Cape May County a leader in state tourism revenue for 2013

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Tourism revenue up statewide, down in Atlantic County

The beach in Ocean City August 2013. The beach in Ocean City August 2013.

TRENTON – Cape May County was one of the counties leading the surge as New Jersey’s tourism industry set a new record in 2013, generating more than $40 billion.

Visitor spending, capital investment and general government support of tourism tallied a record of $40.4 billion, a 1.3 percent increase over 2012. Visitation in New Jersey also rose to 87.2 million in 2013, a 5.9 percent increase compared to 2012. 

The latest figures were announced by Lt. Gov. Kim Guadagno at the 2014 New Jersey Conference on Tourism in Atlantic City.

“Today’s numbers reaffirm the incredible resilience shown by New Jersey’s tourism industry and the commitment of our visitors, who continue to demonstrate their support by vacationing at our great tourist destinations after Sandy,” Guadagno said. “The performance of our tourism industry is integral to the overall health of our state’s economy. To achieve this record progress is so encouraging for the future as New Jersey is well-positioned to build on this success entering the important spring and summer months.”

According to the Economic Impact of Tourism Report released Thursday, March 20 by the Department of State, “Growth in 2013 was centered in northern New Jersey. Ranked by growth, five of the top six counties are in the northern region of the state, led by Morris County.”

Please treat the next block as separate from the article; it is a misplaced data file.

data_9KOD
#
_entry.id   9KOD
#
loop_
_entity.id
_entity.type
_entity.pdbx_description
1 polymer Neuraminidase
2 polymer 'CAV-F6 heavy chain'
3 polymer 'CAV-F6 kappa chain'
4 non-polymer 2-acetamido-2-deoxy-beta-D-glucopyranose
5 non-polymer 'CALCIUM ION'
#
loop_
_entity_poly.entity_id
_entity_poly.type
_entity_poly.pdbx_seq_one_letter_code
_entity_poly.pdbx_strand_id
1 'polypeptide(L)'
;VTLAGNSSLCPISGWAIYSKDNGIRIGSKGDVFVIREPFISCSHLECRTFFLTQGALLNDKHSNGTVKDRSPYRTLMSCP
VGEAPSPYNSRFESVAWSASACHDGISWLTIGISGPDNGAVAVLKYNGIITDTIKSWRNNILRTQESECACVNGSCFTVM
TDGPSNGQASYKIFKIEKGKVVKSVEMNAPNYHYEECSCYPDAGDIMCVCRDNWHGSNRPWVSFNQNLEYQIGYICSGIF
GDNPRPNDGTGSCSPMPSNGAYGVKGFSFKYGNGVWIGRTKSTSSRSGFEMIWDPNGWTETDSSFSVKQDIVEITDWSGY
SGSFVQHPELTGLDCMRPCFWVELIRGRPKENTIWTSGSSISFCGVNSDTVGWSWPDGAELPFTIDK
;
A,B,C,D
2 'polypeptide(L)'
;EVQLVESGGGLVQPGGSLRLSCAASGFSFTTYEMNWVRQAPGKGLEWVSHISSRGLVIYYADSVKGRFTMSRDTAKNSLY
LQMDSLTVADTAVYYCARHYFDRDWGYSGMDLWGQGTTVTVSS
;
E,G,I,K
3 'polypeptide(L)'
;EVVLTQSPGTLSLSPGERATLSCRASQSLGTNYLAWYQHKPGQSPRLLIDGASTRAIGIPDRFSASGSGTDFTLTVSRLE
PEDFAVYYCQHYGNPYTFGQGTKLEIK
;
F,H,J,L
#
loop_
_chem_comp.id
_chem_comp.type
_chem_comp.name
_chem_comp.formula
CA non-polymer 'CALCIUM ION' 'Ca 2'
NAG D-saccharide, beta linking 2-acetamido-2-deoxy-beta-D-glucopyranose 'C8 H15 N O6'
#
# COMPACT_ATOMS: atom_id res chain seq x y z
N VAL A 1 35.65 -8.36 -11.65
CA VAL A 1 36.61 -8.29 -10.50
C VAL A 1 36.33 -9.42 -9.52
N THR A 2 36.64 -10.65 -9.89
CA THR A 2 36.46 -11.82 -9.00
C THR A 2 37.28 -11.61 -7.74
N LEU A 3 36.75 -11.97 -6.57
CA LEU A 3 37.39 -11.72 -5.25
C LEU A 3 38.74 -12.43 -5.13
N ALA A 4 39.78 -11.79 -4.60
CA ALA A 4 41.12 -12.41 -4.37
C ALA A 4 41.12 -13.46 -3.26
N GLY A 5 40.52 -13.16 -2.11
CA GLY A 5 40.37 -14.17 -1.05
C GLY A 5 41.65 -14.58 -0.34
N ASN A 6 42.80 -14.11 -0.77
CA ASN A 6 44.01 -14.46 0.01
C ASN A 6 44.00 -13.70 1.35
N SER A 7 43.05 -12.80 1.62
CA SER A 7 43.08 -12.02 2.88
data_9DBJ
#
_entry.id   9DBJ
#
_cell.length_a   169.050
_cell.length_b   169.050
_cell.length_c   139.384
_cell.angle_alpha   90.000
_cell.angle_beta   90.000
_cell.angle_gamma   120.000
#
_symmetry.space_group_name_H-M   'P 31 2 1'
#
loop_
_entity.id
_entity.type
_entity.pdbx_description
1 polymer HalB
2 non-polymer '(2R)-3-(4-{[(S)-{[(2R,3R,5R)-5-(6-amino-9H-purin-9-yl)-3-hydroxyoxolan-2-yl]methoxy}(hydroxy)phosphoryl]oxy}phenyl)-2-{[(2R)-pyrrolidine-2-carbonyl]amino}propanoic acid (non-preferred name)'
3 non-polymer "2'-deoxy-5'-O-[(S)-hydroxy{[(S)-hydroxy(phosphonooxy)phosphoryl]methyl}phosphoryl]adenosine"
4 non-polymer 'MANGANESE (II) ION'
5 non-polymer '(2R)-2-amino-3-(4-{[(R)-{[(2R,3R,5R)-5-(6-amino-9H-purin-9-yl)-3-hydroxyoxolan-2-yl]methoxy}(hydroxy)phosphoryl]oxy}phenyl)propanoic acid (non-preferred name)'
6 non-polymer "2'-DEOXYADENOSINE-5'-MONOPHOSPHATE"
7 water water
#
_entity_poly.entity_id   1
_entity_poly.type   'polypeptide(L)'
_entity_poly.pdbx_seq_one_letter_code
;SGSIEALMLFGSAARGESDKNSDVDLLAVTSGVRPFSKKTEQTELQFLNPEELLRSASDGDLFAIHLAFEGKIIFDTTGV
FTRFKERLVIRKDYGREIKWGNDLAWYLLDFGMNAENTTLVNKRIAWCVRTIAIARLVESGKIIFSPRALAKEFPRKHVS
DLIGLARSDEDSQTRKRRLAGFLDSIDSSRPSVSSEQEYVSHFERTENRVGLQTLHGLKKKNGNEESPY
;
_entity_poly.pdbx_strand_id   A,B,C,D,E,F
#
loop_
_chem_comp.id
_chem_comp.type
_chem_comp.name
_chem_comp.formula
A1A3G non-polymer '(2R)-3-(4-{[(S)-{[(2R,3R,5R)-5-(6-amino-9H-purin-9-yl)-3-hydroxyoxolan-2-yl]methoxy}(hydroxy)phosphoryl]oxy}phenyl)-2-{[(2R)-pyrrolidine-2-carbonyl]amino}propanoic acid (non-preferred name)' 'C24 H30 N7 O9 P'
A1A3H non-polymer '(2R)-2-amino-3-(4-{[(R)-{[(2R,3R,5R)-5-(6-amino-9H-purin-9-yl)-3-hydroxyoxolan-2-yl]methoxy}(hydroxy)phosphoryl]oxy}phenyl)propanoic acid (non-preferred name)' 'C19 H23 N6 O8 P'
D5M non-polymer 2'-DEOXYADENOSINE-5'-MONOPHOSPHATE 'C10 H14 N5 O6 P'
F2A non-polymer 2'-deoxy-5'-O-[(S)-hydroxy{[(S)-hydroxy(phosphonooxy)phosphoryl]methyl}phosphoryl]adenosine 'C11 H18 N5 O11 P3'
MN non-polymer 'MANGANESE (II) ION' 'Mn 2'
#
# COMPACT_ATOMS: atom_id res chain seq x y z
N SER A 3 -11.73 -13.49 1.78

Cape May County had a modest bump at 2.3 percent.

Diane Wieland, Cape May County director of tourism, said that while Cape May County’s percent increase may have been lower than in other counties, its revenue increase was $125 million over 2012, the second highest in the state. Morris County had the highest revenue increase at $127 million.

Atlantic County was in the negative, down 3.2 percent.

“Excluding the decline in casino win and the loss of seasonal housing stock, the shore counties would have shown visitor spending growth in 2013,” the report states.

It says that Atlantic County visitor spending was dented due to a casino win decline of 6 percent in 2013.

According to the report, hotel demand was hurt by second home losses due to Hurricane Sandy, especially in Ocean, Monmouth and Atlantic counties.

Despite the decline, Cape May and Atlantic counties lead the state in tourism direct sales for 2013. Atlantic County had $7.319 billion in total tourism sales and Cape May County had $5.508 billion in sales. Ocean County was third with $4.191 billion in sales.

Tourism generated $35.9 billion of state GDP in 2013, or 7 percent of the entire state economy.

Wieland said the recovery from Hurricane Sandy, which slammed the New Jersey coastline in October 2012, worried the county’s tourism department.

“We were very concerned about the impact of Sandy,” she said. “We had the damage, as well as the perception that everything was damaged along the Jersey Shore.